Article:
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Energy transition creating waves in local automotive sector

An image depicting Dex Machida

DEX MACHIDA KPMG works with NAACAM to help shape thinking in the automotive industry by engaging with work around knowledge production, thought leadership and product development for the market

29th September 2023

     

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With the global energy transition sparking a need for participants in the South African automotive industry to reconsider business models to ensure sustainability, advisory firm KPMG is assisting clients in the sector to better grasp the impact of the transition.

The company is helping clients draft strategies for holistically tackling the transition, owing to some not having a complete understanding of its impact across the entire automotive ecosystem, says KPMG automotive sector lead Dex Machida.

“We assist with various aspects, spanning ecosystem analysis, strategy formulation through to something as granular as developing of frameworks for power purchase agreements. We do a fair amount of work across the entire ecosystem for our clients when it comes to the energy transition conversation.”

To aid this initatitive, KPMG launched its Mobility 2030 campaign in 2017 to create a better understanding of how the transition will affect the movement of people and goods in the future, especially pertaining to electric vehicles and autonomous driving.

It has also collaborated with the Department of Science and Innovation, in conjunction with North-West University, to shape the Hydrogen Society Roadmap, published in 2021, with Machida noting that hydrogen also poses opportunities for the local automotive industry, particularly in terms of beneficiation of platinum-group metals.

Despite the impact of the energy transition, the automotive industry currently has a limited role to play in the transition.

He adds that local original-equipment manufacturers (OEMs) and component manufacturers are gearing more towards legacy vehicle production while not fully grasping the manufacture of new energy vehicles (NEVs).

Moreover, the lack of market demand in South Africa for NEVs has also hindered growth in this regard.

“We are not seeing a massive demand from the local automotive sector. It is challenging to take that step for the industry, which requires significant investment for us to adopt new forms of mobility. When the scale of demand reaches an inflection point between overall cost and the investments needed, I think that is when we will start seeing the conversation around battery electric vehicles making more sense.”

Hence, Machida expects the transition to create a disruption in the industry, thereby creating additional challenges for the sector.

External pressures have placed the automotive industry in a “tough position”, owing to competition from regions such as South-East Asia, thereby pushing the local sector to continuously innovate to remain competitive.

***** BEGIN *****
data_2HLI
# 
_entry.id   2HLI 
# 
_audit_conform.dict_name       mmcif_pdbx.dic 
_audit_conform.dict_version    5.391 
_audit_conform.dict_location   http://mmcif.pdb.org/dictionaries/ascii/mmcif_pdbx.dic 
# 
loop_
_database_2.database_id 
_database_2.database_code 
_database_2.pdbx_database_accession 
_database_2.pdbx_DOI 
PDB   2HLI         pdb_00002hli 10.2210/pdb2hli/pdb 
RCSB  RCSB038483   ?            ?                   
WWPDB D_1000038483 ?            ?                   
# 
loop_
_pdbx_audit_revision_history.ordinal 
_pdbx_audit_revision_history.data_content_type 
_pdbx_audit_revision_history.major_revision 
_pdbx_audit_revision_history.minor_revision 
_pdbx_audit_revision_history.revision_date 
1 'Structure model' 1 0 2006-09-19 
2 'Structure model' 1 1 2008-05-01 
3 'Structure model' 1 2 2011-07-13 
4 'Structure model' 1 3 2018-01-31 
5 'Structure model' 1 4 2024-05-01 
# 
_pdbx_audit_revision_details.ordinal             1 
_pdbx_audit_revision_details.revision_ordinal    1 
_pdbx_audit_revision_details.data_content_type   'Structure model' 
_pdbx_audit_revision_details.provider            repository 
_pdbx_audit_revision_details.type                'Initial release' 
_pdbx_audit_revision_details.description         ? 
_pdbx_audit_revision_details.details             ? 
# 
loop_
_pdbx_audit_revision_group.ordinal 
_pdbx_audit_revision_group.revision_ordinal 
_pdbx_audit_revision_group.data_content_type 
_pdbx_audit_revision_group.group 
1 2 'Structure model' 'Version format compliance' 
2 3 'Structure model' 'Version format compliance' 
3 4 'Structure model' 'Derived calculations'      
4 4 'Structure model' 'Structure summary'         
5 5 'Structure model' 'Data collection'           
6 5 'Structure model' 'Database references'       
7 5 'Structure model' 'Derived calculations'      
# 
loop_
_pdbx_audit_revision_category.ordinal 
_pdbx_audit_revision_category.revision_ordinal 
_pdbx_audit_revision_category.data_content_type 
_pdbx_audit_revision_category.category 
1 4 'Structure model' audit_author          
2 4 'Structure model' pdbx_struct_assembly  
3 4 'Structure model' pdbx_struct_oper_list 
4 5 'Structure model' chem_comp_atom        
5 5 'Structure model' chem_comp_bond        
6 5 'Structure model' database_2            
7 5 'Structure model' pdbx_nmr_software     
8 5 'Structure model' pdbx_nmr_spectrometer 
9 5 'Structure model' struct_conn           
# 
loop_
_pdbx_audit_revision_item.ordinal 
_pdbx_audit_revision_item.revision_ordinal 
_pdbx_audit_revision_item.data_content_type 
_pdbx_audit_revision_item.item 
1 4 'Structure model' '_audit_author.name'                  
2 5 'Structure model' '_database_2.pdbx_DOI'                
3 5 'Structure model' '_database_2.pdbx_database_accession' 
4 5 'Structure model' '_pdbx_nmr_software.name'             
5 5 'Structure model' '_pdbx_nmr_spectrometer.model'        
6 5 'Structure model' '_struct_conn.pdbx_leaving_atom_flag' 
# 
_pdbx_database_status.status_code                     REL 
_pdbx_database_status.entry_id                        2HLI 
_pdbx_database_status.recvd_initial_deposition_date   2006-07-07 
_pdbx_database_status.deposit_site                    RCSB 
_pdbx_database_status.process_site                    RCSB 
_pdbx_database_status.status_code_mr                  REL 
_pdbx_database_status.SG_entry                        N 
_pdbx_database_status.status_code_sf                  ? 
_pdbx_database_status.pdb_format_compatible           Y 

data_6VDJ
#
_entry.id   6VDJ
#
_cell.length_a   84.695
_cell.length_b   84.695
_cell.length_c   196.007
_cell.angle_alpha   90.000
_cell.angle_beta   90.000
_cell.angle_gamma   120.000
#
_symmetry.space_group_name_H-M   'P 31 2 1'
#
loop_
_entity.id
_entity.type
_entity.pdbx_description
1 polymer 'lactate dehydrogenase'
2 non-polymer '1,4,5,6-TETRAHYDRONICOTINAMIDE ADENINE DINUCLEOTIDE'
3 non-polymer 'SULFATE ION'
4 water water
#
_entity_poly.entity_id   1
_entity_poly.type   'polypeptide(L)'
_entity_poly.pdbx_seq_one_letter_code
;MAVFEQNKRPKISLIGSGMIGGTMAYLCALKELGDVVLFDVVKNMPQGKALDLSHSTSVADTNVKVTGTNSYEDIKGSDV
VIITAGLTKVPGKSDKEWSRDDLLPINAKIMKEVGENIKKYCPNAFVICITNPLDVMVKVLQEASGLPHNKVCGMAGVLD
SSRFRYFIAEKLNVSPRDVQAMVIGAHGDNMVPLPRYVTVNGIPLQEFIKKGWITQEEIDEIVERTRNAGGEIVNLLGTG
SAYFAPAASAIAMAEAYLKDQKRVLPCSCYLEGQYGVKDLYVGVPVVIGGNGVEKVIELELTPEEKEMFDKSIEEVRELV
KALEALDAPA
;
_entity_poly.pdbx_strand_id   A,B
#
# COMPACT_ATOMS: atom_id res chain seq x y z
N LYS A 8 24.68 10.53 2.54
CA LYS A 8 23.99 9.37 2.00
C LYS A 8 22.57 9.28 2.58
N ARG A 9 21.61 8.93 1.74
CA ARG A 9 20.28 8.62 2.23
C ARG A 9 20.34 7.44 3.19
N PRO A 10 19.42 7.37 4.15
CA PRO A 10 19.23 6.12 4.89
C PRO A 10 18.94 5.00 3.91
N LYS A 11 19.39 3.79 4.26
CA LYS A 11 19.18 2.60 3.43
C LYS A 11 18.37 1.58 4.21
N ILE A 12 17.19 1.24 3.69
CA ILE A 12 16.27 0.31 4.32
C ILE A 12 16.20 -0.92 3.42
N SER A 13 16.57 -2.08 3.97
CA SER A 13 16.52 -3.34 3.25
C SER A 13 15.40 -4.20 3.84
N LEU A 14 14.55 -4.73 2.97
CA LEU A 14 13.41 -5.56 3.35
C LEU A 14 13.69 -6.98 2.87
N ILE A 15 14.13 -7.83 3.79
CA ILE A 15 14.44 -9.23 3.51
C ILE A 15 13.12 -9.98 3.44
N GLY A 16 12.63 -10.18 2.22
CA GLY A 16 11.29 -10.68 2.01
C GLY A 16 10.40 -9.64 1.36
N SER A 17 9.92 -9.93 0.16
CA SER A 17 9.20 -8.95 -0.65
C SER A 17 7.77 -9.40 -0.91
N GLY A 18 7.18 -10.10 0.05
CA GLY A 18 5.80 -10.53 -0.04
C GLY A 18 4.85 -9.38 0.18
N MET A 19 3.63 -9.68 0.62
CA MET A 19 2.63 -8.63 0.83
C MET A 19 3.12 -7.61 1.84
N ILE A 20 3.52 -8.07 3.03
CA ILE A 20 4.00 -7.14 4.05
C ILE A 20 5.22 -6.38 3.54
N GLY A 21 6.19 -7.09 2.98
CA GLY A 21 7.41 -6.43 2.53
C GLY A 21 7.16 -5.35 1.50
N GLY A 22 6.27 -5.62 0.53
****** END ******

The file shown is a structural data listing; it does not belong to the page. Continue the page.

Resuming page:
Local challenges, such as loadshedding, are also impacting on the industry, with power outages halting production and, consequently, affecting the bottom line.

“South Africa needs to get a handle on loadshedding and the energy transition to help maintain the sustainability of the automotive components manufacturing industry. We need to ensure that nobody is going to be disadvantaged as we transition to new forms of mobility and energy,” Machida argues.

NAACAM

As a member of the National Association of Automotive Component and Allied Manufacturers (NAACAM), KPMG works with NAACAM to provide support for the association when there is a need for assistance with projects and initiatives.

As reported in Engineering News earlier this month, NAACAM partnered with the International Finance Corporation (IFC), with assistance from KPMG, to launch the Localisation Optimisation Opportunity Platform (LOOP) as a ‘matchmaking’ platform to meet the procurement needs of OEMs and tier-one component suppliers.

Launched on August 30 during this year’s NAACAM Show, LOOP aims to create an automotive database to match the procurement needs of tier-one component manufacturers and subtier local suppliers to deepen localisation across tier-two and lower spaces.

Hence, LOOP aims to provide a mechanism to match local suppliers with the needs of customers, facilitating greater access for local suppliers.

Meanwhile, KPMG also works with NAACAM to help shape thinking in the automotive industry by engaging with work around knowledge production, thought leadership and product development for the market.

Machida describes NAACAM as a “great forum” to disseminate information between members in terms of sector developments while acting as a platform that allows for conversations between private- and public-sector entities.

“For an industry as large as the automotive industry, it makes sense to work together to try to drive the interests of the sector. I think NAACAM has been doing a great job and they will continue to do so with the support from all the associate members.”

To ensure the sustainability of the local automotive industry, KPMG assures that it aims to continue investing in the sector and supporting clients as they navigate various challenges.

The firm aims to continue fostering relationships and advocating for clients to help drive their agendas and create a positive impact in the sector.

“The sector has been a significant contributor to the South African economy for a long time and through the coming together of sector players, we can ensure the survivability of the industry and shape the future of the automotive sector together,” Machida concludes.

Edited by Nadine James
Features Deputy Editor

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